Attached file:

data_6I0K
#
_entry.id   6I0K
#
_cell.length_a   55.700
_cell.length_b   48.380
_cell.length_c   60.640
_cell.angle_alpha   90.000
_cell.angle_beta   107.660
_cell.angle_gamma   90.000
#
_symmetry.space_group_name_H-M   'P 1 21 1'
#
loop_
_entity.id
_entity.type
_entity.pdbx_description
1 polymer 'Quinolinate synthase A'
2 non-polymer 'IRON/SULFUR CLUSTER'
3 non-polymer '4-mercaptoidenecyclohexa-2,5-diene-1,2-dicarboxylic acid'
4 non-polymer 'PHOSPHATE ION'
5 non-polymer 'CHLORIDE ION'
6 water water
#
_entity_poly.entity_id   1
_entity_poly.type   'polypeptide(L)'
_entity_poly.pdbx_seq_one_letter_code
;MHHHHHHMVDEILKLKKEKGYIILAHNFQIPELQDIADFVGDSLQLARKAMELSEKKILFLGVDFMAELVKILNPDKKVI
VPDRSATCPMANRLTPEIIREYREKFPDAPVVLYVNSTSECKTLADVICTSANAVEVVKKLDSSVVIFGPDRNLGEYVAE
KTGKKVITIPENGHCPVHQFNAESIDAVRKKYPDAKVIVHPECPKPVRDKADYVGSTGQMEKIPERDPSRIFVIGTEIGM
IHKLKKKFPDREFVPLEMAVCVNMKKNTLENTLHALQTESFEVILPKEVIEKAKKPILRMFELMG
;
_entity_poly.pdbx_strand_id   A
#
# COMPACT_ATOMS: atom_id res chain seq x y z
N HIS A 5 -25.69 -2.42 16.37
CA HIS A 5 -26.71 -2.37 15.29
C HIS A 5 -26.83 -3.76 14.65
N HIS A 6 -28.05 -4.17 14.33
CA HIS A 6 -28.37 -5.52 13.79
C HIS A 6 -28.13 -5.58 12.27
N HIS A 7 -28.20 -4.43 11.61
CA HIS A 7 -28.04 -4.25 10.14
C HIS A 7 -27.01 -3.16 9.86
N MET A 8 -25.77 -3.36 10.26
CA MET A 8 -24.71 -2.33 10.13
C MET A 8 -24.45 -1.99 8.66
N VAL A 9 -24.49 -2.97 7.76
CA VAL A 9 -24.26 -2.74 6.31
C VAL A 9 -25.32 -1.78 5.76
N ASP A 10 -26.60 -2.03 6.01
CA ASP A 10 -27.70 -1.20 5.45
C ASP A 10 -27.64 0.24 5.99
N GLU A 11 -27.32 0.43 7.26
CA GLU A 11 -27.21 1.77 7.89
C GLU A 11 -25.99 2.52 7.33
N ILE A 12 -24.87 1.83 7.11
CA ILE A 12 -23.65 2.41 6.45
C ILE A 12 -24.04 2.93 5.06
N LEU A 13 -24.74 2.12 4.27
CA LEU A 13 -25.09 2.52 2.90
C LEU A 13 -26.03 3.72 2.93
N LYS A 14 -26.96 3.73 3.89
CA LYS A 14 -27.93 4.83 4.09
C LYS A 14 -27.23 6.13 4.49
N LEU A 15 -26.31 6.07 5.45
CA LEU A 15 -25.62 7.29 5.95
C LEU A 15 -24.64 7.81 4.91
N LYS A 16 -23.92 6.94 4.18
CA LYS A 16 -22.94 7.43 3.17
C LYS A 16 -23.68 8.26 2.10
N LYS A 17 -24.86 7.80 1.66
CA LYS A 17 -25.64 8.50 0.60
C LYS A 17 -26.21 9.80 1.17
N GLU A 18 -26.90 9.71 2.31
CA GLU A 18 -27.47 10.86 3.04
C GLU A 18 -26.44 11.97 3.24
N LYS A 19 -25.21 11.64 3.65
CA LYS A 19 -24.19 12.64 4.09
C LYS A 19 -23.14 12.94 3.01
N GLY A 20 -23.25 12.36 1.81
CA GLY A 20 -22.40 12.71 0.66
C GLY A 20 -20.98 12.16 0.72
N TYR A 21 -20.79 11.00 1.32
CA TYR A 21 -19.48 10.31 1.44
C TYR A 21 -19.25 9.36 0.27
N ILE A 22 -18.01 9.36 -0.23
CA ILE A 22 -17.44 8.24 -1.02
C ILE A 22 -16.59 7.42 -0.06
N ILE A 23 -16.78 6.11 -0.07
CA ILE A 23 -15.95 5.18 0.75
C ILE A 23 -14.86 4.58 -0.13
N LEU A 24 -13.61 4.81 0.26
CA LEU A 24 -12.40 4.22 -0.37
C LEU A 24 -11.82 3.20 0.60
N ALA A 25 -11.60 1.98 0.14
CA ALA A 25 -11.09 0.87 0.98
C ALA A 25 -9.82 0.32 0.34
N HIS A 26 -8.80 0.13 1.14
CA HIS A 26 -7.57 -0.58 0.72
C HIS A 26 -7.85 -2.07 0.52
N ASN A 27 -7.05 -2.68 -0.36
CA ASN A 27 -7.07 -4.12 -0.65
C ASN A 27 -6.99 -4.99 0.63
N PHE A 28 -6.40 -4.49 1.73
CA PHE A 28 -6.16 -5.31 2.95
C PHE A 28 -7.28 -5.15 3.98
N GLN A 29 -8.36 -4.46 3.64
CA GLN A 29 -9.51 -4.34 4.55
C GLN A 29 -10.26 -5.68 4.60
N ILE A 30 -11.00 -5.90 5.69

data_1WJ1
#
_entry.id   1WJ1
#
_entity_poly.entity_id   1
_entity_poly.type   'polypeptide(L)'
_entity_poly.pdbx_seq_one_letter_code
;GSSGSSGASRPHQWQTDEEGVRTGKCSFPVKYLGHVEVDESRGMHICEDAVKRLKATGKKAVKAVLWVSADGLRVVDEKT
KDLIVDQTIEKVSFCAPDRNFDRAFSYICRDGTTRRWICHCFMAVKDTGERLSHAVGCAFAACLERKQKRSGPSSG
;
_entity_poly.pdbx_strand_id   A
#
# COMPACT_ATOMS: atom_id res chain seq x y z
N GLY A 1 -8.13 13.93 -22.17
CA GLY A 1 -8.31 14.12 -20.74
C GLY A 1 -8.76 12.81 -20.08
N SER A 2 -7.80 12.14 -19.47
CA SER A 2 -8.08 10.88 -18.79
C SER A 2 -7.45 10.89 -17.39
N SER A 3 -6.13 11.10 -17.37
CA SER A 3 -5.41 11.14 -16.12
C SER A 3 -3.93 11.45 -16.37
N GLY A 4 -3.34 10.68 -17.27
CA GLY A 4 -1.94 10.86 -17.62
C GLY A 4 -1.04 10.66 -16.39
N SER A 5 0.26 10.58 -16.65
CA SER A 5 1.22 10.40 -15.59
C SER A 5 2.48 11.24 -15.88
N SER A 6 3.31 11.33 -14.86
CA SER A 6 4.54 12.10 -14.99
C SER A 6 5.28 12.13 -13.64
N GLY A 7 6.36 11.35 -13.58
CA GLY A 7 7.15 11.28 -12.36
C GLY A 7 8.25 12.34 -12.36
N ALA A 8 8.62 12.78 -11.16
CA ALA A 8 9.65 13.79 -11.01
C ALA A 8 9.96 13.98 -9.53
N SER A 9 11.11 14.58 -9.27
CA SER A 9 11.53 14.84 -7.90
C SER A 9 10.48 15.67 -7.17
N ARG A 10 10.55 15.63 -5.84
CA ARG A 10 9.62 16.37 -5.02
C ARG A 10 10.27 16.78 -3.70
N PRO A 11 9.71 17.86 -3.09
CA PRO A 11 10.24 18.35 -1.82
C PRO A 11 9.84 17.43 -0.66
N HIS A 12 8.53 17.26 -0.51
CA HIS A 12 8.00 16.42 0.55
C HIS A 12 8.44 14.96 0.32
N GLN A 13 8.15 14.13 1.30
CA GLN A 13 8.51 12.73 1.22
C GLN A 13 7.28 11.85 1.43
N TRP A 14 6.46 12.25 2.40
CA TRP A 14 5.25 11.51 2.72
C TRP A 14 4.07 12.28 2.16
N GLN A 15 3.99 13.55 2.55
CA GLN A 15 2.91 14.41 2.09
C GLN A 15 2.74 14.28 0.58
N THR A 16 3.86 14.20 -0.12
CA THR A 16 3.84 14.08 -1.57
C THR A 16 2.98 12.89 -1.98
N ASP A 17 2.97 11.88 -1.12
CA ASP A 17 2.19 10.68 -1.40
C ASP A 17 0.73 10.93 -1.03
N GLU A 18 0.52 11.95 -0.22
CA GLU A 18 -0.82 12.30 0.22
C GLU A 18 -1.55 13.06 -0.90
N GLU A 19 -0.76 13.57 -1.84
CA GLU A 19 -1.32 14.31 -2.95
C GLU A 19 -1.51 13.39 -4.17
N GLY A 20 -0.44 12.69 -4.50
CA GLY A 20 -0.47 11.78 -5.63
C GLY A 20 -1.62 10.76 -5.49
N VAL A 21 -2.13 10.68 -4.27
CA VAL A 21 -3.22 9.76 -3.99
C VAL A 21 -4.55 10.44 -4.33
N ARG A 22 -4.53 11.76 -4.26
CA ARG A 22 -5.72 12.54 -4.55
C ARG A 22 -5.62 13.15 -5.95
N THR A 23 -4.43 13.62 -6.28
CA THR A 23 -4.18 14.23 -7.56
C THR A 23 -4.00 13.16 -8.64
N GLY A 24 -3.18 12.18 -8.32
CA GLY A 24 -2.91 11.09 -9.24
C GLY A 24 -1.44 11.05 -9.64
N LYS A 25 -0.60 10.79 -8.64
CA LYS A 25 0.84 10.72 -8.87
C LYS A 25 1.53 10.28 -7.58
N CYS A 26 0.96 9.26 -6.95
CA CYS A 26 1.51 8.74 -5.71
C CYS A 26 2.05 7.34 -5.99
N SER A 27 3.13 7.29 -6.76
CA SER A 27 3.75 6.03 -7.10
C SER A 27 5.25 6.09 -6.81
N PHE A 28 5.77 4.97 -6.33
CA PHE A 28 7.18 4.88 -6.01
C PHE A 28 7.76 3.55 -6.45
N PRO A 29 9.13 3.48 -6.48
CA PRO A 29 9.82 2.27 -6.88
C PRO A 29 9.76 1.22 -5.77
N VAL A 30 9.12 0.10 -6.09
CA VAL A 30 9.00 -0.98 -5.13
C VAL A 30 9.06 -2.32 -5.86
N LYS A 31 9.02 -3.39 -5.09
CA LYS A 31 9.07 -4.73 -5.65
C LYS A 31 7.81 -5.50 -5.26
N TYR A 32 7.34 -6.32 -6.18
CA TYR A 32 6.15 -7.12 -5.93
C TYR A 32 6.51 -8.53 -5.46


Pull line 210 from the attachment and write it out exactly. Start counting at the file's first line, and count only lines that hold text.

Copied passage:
CA PRO A 29 9.82 2.27 -6.88